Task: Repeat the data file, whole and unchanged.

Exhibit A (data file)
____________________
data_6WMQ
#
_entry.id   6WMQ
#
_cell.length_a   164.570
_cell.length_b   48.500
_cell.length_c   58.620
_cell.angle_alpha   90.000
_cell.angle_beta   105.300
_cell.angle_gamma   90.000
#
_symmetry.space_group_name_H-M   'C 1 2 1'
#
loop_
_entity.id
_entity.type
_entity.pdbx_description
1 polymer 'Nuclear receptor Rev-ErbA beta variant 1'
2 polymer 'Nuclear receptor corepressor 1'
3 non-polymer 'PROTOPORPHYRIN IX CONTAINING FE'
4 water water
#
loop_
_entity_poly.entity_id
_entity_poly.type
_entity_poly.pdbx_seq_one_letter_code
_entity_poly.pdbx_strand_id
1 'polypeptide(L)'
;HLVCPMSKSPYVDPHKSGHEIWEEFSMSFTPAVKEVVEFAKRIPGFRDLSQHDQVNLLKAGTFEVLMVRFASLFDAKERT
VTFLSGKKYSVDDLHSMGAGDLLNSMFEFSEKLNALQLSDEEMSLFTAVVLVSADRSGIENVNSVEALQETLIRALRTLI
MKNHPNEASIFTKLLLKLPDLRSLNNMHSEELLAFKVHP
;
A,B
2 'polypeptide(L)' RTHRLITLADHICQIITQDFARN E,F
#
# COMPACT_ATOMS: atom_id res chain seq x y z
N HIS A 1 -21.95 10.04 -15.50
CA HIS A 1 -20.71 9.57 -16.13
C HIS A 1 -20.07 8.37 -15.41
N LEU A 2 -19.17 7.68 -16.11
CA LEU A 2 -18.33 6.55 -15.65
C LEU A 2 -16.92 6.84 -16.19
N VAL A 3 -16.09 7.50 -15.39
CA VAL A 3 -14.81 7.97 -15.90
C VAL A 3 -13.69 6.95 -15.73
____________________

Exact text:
data_6WMQ
#
_entry.id   6WMQ
#
_cell.length_a   164.570
_cell.length_b   48.500
_cell.length_c   58.620
_cell.angle_alpha   90.000
_cell.angle_beta   105.300
_cell.angle_gamma   90.000
#
_symmetry.space_group_name_H-M   'C 1 2 1'
#
loop_
_entity.id
_entity.type
_entity.pdbx_description
1 polymer 'Nuclear receptor Rev-ErbA beta variant 1'
2 polymer 'Nuclear receptor corepressor 1'
3 non-polymer 'PROTOPORPHYRIN IX CONTAINING FE'
4 water water
#
loop_
_entity_poly.entity_id
_entity_poly.type
_entity_poly.pdbx_seq_one_letter_code
_entity_poly.pdbx_strand_id
1 'polypeptide(L)'
;HLVCPMSKSPYVDPHKSGHEIWEEFSMSFTPAVKEVVEFAKRIPGFRDLSQHDQVNLLKAGTFEVLMVRFASLFDAKERT
VTFLSGKKYSVDDLHSMGAGDLLNSMFEFSEKLNALQLSDEEMSLFTAVVLVSADRSGIENVNSVEALQETLIRALRTLI
MKNHPNEASIFTKLLLKLPDLRSLNNMHSEELLAFKVHP
;
A,B
2 'polypeptide(L)' RTHRLITLADHICQIITQDFARN E,F
#
# COMPACT_ATOMS: atom_id res chain seq x y z
N HIS A 1 -21.95 10.04 -15.50
CA HIS A 1 -20.71 9.57 -16.13
C HIS A 1 -20.07 8.37 -15.41
N LEU A 2 -19.17 7.68 -16.11
CA LEU A 2 -18.33 6.55 -15.65
C LEU A 2 -16.92 6.84 -16.19
N VAL A 3 -16.09 7.50 -15.39
CA VAL A 3 -14.81 7.97 -15.90
C VAL A 3 -13.69 6.95 -15.73